“I hope so.” Cyn took her copies of the contract and the ring of keys Nida handed to her. Apprehension and anticipation bubbled inside her in equal amounts. “Now all I need to do is get the place whipped into shape, advertise and get some customers.” The shaky laugh popped out of her mouth again. “Easy peasy, right?”
“This town will give you all the help you need. We like new businesses.”
“Even from outsiders?” Cyn asked.
“You’re only an outsider until you move here.” Nida winked.
“I hope you’re right.” Cyn picked up her purse and stood. “Listen, thank you very much. You’ve been great and you found me the absolutely perfect place.”
“Keep me in the loop. I can pass the word when you’re ready to open.” Nida closed her desk drawer. “You got anyone in mind to do the renovations?”
“No.” Cyn sighed. “But Georgie Hannigan said she might have some names for me. You know I’m staying at the B&B she and her husband own.”
“Yes.” Nida grinned. “I’ll tell you, Cade Hannigan’s story is one to talk about. If people had told me that when he lost everything he’d figure out how to be a human being and end up with a winner like Georgie, I’d have called them a liar to their face. So you see?” She grinned. “Good things do happen.”
“I’ll keep that in mind. Well, I’d better get going. I’m meeting some new friends for lunch at the Bit and Bite.”
“Don’t hesitate to call me if you need anything,” Nida called as Cyn headed out the door.
“Thanks. For everything.”
I need someone to tell me I’m not crazy.
“I need someone to tell me I’m not crazy,” she said aloud to her friends when she slid into her chair at their table at the Bit and Bite.
“You’re not crazy.” Amy Montgomery grinned. “And you’re going to do great. I know it.”
“All of a sudden, I’m getting the feeling I’m in over my head.” Cyn rubbed her forehead. “I stood in that store and looked around and thought, am I crazy? I’ve never been in business before.”
“But you’re smart and savvy,” Reenie protested. “Don’t let yourself fall into the trap that douchebag Frank set for you. Don’t let what he did or said make you doubt yourself. Not when you’re on the verge of something so liberating.”
“And successful,” Amy added.
“Take a look at me,” Georgie told her. “I came here out of desperation, bought a rundown old inn and turned it into a successful B&B.” She wrinkled her forehead. “At least I like to think it’s successful.”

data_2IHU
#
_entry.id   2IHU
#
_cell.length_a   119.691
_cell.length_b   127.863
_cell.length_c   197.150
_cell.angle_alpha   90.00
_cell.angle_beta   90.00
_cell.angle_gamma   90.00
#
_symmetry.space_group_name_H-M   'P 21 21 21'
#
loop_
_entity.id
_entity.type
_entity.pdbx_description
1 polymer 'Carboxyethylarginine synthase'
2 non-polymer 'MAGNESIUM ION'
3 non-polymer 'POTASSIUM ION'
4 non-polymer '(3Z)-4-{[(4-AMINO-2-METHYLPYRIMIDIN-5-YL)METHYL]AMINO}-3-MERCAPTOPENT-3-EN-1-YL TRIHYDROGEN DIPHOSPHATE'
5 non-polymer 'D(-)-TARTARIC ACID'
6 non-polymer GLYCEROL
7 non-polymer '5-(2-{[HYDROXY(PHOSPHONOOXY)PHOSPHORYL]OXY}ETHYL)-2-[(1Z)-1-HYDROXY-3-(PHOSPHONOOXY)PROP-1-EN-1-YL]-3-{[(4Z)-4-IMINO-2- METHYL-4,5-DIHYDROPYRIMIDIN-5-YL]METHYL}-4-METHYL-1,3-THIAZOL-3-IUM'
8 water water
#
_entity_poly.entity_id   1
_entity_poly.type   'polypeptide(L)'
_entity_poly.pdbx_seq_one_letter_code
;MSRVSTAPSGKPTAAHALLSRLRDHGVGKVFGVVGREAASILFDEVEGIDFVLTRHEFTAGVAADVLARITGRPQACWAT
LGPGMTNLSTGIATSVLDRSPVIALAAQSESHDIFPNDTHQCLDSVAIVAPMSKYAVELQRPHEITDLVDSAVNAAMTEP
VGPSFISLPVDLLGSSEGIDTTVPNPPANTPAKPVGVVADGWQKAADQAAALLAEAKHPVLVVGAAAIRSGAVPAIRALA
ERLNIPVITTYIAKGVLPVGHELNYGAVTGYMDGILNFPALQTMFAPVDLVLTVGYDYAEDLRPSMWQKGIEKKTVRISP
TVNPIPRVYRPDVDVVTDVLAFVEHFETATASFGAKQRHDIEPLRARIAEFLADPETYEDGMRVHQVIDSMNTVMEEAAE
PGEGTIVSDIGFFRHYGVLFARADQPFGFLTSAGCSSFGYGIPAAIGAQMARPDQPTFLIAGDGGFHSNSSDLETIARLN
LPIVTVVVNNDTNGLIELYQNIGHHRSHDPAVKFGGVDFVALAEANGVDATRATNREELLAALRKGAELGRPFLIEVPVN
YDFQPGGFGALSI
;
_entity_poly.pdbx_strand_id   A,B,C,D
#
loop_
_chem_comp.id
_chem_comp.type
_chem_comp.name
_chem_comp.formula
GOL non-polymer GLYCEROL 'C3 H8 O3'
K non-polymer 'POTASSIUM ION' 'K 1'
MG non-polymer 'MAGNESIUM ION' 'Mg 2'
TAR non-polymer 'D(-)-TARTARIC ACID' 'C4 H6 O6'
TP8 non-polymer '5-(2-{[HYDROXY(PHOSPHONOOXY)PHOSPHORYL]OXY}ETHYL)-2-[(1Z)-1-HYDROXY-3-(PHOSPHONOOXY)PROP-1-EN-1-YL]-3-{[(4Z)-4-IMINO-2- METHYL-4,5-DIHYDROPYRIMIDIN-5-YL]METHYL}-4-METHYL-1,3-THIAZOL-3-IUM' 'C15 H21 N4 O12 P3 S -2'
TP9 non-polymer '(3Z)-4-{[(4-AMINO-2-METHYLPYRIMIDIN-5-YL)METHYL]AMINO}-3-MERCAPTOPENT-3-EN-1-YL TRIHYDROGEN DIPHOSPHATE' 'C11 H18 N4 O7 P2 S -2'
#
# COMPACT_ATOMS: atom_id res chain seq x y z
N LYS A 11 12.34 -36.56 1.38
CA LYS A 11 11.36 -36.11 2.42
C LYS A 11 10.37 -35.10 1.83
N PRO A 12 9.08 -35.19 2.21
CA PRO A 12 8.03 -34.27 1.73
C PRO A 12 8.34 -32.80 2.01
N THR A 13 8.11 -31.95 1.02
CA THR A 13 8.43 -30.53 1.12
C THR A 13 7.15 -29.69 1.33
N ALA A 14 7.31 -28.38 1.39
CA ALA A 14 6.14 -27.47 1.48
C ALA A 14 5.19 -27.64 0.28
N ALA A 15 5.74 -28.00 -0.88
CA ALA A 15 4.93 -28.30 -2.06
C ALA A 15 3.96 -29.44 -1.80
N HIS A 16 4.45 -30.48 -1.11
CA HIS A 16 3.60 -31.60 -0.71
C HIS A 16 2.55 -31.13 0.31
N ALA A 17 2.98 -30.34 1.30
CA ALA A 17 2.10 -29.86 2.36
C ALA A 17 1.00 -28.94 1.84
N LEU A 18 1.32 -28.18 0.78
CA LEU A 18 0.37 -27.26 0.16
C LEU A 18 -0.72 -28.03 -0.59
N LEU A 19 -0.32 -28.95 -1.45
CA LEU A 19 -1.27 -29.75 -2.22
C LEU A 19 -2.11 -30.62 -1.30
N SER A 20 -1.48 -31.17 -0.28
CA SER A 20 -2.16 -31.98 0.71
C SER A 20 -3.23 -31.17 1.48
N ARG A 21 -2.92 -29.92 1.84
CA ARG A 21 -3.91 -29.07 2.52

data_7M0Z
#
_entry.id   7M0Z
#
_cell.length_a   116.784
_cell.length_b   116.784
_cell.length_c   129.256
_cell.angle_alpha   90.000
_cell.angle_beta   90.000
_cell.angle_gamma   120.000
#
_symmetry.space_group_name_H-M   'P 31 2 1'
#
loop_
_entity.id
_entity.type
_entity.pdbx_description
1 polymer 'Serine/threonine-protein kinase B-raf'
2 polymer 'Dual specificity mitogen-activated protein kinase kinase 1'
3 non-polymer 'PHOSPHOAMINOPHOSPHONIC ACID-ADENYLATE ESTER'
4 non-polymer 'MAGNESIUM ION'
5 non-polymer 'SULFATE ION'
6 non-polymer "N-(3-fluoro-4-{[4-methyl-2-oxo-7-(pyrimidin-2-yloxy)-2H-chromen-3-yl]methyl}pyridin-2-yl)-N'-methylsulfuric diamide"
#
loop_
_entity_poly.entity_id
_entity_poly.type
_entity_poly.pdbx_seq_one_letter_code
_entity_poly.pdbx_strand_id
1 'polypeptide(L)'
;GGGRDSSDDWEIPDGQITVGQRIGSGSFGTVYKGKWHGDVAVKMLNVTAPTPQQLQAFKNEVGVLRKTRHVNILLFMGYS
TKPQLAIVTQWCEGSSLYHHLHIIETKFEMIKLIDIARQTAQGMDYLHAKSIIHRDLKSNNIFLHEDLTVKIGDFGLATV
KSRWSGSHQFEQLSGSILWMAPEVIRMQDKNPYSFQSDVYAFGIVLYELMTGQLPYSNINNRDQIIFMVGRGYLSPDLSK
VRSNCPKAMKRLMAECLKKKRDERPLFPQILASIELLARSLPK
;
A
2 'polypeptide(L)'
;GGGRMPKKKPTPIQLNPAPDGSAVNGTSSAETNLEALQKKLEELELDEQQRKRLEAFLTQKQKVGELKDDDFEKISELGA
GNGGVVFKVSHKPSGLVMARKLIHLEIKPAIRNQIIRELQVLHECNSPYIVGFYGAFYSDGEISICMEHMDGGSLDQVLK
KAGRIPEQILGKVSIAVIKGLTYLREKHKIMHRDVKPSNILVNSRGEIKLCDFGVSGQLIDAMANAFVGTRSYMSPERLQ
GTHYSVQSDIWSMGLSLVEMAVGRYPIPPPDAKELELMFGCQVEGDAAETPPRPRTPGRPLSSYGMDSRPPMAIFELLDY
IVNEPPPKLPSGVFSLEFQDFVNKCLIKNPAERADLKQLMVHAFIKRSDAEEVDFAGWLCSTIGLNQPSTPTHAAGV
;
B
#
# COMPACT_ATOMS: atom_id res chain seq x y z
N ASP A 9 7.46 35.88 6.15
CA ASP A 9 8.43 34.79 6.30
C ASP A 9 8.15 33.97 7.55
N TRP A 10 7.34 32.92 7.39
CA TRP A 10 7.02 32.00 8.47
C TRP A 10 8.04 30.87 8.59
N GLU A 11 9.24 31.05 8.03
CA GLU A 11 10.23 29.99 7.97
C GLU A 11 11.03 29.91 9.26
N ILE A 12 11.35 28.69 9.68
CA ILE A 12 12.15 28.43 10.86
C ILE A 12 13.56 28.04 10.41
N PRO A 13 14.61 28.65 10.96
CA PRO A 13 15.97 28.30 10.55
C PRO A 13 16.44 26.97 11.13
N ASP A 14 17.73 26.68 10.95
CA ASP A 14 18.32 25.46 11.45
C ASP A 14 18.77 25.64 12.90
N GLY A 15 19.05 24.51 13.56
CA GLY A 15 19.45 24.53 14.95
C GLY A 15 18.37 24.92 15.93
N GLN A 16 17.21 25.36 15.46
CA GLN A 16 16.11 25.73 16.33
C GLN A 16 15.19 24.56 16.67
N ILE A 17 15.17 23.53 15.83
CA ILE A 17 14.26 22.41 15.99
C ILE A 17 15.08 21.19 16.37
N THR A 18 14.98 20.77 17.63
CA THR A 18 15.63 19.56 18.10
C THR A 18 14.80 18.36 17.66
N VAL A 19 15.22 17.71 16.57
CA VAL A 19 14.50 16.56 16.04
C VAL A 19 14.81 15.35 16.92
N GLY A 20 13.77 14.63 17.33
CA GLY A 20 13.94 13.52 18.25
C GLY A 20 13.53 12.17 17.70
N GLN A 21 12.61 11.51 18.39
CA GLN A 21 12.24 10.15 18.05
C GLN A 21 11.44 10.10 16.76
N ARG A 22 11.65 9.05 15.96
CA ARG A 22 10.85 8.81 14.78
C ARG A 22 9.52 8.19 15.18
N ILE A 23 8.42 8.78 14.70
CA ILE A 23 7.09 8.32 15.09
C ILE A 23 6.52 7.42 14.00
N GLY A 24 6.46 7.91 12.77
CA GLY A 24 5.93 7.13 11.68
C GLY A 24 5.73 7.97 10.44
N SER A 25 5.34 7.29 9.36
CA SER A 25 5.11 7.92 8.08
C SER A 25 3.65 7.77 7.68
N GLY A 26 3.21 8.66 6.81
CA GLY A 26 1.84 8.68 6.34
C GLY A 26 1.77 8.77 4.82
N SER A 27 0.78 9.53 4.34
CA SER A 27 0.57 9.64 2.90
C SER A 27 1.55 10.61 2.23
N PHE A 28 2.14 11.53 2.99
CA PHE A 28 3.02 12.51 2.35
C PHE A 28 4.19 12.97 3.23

“Of course it is. Aren’t you pretty much booked out for weekends the rest of the year?” Reenie Stark, Amy’s sister-in-law, leaned across the table. “Cyn, all of us have had challenges and some of us have had to make new starts here. We’ve all managed to achieve our goals. Or at least the beginning of them.”
They paused in their discussion while the waitress took their orders.
Cyn looked around the table at the four women sitting there and thought how very lucky she was that they’d taken her in to their close-knit group. She had Georgie to thank for that. The woman had refused to let Cyn keep hiding in her room when she’d checked in to the B&B and had dragged her to the Lone Star Bar for girls’ night out. Despite the fact they were all younger than her in varying degrees of age, instant bonding had occurred. The situation gave Cyn much needed emotional support.
Since then, the women had functioned as her personal cheering section. She wondered if she’d ever get back to the point where she felt comfortable in her own skin the way they all seemed to be.
Sighing, she picked up the keys to the store and jingled them at everyone. “Well, I signed the contracts for the store, so I guess I’m doing it.”
“Of course you are.” Amy grinned at her. “And we’re all going to help you.”
Cyn accepted her glass of iced tea from the waitress, took a sip and sat back.
“I wish I had half the faith in myself that you gals have in me. I swear, I keep looking over my shoulder expecting Frank to show up and lecture me on what a failure I’m going to be.”
“Cyn.” Jinx Malone, publisher of